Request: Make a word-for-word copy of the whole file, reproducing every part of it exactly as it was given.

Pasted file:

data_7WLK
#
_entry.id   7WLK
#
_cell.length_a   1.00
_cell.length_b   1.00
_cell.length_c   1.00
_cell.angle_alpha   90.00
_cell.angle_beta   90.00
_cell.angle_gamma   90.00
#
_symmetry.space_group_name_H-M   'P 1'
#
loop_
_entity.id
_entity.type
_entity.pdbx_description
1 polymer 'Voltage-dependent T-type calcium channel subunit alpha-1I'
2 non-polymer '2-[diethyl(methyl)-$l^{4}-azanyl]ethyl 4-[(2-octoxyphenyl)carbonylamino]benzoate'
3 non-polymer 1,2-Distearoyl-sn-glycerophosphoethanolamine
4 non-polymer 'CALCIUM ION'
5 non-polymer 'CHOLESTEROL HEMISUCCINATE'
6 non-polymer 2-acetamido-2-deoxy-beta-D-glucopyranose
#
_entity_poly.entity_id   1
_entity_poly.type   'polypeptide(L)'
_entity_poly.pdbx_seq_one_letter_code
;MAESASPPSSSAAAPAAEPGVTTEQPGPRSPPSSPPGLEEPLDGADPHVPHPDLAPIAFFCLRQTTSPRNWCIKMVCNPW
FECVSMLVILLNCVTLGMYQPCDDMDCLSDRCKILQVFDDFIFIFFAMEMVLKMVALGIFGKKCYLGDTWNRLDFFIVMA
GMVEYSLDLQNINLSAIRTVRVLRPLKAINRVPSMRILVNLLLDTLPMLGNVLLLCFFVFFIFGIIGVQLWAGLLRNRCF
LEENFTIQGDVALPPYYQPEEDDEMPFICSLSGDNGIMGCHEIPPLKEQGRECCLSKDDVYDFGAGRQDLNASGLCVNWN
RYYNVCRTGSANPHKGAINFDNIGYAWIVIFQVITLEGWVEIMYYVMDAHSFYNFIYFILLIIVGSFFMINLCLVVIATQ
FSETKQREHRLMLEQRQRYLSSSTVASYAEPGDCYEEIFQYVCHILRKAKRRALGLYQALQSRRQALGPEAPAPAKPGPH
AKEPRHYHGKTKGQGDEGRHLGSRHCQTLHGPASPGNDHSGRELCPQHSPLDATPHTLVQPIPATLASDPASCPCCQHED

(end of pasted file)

data_7WLK
#
_entry.id   7WLK
#
_cell.length_a   1.00
_cell.length_b   1.00
_cell.length_c   1.00
_cell.angle_alpha   90.00
_cell.angle_beta   90.00
_cell.angle_gamma   90.00
#
_symmetry.space_group_name_H-M   'P 1'
#
loop_
_entity.id
_entity.type
_entity.pdbx_description
1 polymer 'Voltage-dependent T-type calcium channel subunit alpha-1I'
2 non-polymer '2-[diethyl(methyl)-$l^{4}-azanyl]ethyl 4-[(2-octoxyphenyl)carbonylamino]benzoate'
3 non-polymer 1,2-Distearoyl-sn-glycerophosphoethanolamine
4 non-polymer 'CALCIUM ION'
5 non-polymer 'CHOLESTEROL HEMISUCCINATE'
6 non-polymer 2-acetamido-2-deoxy-beta-D-glucopyranose
#
_entity_poly.entity_id   1
_entity_poly.type   'polypeptide(L)'
_entity_poly.pdbx_seq_one_letter_code
;MAESASPPSSSAAAPAAEPGVTTEQPGPRSPPSSPPGLEEPLDGADPHVPHPDLAPIAFFCLRQTTSPRNWCIKMVCNPW
FECVSMLVILLNCVTLGMYQPCDDMDCLSDRCKILQVFDDFIFIFFAMEMVLKMVALGIFGKKCYLGDTWNRLDFFIVMA
GMVEYSLDLQNINLSAIRTVRVLRPLKAINRVPSMRILVNLLLDTLPMLGNVLLLCFFVFFIFGIIGVQLWAGLLRNRCF
LEENFTIQGDVALPPYYQPEEDDEMPFICSLSGDNGIMGCHEIPPLKEQGRECCLSKDDVYDFGAGRQDLNASGLCVNWN
RYYNVCRTGSANPHKGAINFDNIGYAWIVIFQVITLEGWVEIMYYVMDAHSFYNFIYFILLIIVGSFFMINLCLVVIATQ
FSETKQREHRLMLEQRQRYLSSSTVASYAEPGDCYEEIFQYVCHILRKAKRRALGLYQALQSRRQALGPEAPAPAKPGPH
AKEPRHYHGKTKGQGDEGRHLGSRHCQTLHGPASPGNDHSGRELCPQHSPLDATPHTLVQPIPATLASDPASCPCCQHED